The Field of Blood: Violence in Congress and the Road to Civil War
Joanne B. Freeman
Illustrations; Appendices A-B; Notes; Selected Bibliography; Index
480 pp. Farrar, Straus and Giroux (2018), $28.00, hardbound.

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9 Responses to The Field of Blood: Violence in Congress and the Road to Civil War by Joanne B. Freeman

  1. John Sinclair says:

    Thank you for bringing this book to our attention and for your interesting review.

    • Meg Groeling says:

      Thank you. This book was suggested to me by another historian, and it more than fulfilled his promises of a good read. With Doris Kearns Goodwin’s Leadership in Turbulent Times out as well, perhaps scholarship in the antebellum political arena is looking up.

  2. Jeffrey Ross says:

    Absolutely great Piece Meg especially as it applies 2 today. It shows that this is not the first time our politics have become completely uncivil and in the end, there is hope. Very well written review thank you for bringing the book to my attention as I normally Focus on campaign-style books. God bless keep up the great work!

    • Meg Groeling says:

      The book reads well–for those who focus on camoaigns, etc. this puts a bit of meat on those oft-gnawed bones.

  3. BillGFL says:

    Great article. Let’s hope that the current incivility in Congress and elsewhere does not end in open conflict.

  4. rarerootbeer says:

    This is a very nice article. I can sense your voice as an author. It was smooth reading and had enough information to catch my interest. Im sure I would enjoy reading through this book and discussing it over a cup of coffee with you.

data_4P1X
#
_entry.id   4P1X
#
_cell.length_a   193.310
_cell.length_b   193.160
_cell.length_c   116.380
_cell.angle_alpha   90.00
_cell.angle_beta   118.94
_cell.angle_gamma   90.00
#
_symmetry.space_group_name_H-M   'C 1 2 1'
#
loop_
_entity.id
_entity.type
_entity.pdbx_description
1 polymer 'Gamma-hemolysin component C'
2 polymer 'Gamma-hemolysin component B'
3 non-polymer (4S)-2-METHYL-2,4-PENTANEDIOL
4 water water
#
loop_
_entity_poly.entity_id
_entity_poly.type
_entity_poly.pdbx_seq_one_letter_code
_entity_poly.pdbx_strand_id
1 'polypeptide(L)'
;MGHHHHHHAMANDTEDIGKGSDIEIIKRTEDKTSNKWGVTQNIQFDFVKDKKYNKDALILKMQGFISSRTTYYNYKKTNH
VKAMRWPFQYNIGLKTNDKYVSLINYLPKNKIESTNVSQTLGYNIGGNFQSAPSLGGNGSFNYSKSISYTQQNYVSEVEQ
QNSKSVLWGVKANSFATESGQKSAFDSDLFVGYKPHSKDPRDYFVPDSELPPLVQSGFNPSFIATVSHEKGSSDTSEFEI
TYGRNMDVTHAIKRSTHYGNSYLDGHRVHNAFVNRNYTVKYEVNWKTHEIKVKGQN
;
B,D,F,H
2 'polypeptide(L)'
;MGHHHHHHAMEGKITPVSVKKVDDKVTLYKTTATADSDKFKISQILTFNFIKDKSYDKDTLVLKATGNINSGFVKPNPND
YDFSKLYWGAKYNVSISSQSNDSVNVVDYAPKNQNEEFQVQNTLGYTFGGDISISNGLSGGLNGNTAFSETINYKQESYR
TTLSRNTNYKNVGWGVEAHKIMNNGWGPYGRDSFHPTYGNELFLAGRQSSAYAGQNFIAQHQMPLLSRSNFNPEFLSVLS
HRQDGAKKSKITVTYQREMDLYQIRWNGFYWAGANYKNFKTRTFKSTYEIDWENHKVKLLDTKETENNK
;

5. Mike Maxwell says:

    Most everyone is familiar with the caning Massachusetts Senator Charles Sumner received at the hands of Congressman Preston Brooks of South Carolina in May 1856 (in an attempted display of “Might makes Right.”) Just one more stepping stone on the path to Civil War.
    Less well known is the caning that took place AFTER the war, when General Lovell Rousseau (Congressman from Kentucky) took offense at Iowa Congressman, Josiah Grinnel, besmirching his war record during heated debate on 11 June 1866. Three days later, General Rousseau followed Grinnel outside, and beat the Iowan until his cane broke. As punishment, the Congress voted to Censure General Rousseau, who promptly resigned… leaving a vacancy from Kentucky. The Special Election was held soon afterwards; Lovell Rousseau stood for election to the seat he had vacated… and won back his seat (nullifying the Censure decision.)
    Fact is stranger than fiction.

    • Meg Groeling says:

      The “standing for election” deal was a fairly common way of getting one’s seat back at that time. Most candidates claimed that they were merely “representing their folks” back home by engaging in violence. Interesting and disgusting at the same time. At least we are merely calling names at the present. lol?